First lady Michelle Obama will mark the centennial of Washington’s Japanese cherry blossoms Tuesday by reenacting the first planting of the trees in a ceremony along the Tidal Basin, officials said Monday.

The first lady will be joined by, among others, Interior Secretary Ken Salazar, Japanese Ambassador to the U.S. Ichiro Fujisaki and the president of the National Cherry Blossom Festival, Diana Mayhew.

The Tuesday morning event commemorates the March 27, 1912, planting of the first cherry trees on the Tidal Basin by then-first lady Helen Taft and then-Japanese ambassador to the U.S. Sutemi Chinda and his wife, Iwa.

The festival said that Fujiko Hara, granddaughter of Tokyo Mayor Yukio Ozaki, who helped donate the first 3,000 trees, and William H. Taft IV, great-grandson of the former president and first lady, will also be present.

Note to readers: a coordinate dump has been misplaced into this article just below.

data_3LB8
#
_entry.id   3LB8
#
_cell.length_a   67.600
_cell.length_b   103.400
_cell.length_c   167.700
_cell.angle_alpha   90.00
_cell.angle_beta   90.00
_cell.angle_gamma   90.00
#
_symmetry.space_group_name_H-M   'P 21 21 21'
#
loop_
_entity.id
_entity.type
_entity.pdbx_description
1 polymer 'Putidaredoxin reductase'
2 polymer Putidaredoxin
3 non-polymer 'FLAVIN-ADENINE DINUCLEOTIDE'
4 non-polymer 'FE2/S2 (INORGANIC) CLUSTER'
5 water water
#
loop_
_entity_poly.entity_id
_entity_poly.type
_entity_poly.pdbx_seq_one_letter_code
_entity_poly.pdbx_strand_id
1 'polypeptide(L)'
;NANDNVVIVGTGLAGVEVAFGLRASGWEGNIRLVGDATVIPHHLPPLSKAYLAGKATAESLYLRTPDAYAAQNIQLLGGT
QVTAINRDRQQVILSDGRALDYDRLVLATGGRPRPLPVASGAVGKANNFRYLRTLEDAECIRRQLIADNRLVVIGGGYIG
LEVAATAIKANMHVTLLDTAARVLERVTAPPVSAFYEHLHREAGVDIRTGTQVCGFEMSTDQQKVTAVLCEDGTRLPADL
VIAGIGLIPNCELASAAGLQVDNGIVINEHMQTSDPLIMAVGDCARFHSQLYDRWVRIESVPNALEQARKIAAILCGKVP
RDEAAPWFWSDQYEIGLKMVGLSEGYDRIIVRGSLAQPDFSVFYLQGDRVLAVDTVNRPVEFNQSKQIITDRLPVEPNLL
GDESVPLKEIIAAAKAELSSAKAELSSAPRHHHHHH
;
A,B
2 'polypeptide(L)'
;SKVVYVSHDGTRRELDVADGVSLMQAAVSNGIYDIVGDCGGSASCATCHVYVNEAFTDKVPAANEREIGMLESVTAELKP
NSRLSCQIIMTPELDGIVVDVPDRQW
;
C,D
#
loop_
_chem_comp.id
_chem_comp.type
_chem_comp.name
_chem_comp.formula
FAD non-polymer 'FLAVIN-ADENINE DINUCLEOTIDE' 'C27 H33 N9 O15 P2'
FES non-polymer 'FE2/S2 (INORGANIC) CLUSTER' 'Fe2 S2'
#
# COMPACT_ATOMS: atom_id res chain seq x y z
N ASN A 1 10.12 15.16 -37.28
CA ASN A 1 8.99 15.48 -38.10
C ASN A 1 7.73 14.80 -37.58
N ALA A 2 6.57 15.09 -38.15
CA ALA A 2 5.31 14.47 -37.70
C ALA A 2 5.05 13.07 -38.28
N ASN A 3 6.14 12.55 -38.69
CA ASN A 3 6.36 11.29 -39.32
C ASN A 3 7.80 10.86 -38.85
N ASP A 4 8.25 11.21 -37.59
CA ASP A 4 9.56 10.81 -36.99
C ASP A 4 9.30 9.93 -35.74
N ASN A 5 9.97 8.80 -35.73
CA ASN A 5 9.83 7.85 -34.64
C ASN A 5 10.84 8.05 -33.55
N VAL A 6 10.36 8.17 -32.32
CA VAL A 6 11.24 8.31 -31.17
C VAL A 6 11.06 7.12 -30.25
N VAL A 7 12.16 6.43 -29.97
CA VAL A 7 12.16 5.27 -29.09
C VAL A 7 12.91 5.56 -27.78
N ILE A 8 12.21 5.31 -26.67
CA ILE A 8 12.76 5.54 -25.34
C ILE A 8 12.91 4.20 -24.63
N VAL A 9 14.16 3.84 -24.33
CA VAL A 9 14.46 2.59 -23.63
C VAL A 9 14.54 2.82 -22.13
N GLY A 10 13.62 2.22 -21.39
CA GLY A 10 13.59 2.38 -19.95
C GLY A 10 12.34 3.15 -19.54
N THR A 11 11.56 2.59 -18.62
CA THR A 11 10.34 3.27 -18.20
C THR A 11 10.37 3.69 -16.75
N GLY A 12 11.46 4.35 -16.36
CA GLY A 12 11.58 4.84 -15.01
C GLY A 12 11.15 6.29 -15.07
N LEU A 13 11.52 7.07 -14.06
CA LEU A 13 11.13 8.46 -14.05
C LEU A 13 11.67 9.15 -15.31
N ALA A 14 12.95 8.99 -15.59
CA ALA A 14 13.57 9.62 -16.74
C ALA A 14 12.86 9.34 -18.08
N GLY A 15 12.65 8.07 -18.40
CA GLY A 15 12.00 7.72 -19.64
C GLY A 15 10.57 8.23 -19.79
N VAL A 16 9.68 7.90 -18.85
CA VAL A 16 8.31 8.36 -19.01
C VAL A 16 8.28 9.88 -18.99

The March 20-April 27 festival, chaired by the first lady, is currently celebrating the centennial of the blossoms. But because of the warm weather most of the delicate white blooms of the prized Yoshino cherry trees have already come and gone.

Monday is going to be the last official day of this year’s Yoshino bloom, said Robert DeFeo, the National Park Service’s chief cherry blossom expert. The nine-day bloom was one of the shortest on record, DeFeo said.

“There’s not much there,” he said.

The cause was the unusually mild temperatures, especially at night, he said.

But “this year may very well have been one of the nicest years I’ve ever witnessed,” he said. “Because everything came on so quick and so fast. Boom. ... They came on. They were just glorious and they were gone.”

Meanwhile, he said, the area’s bright pink Kwanzan cherry trees are just starting to bloom, he said.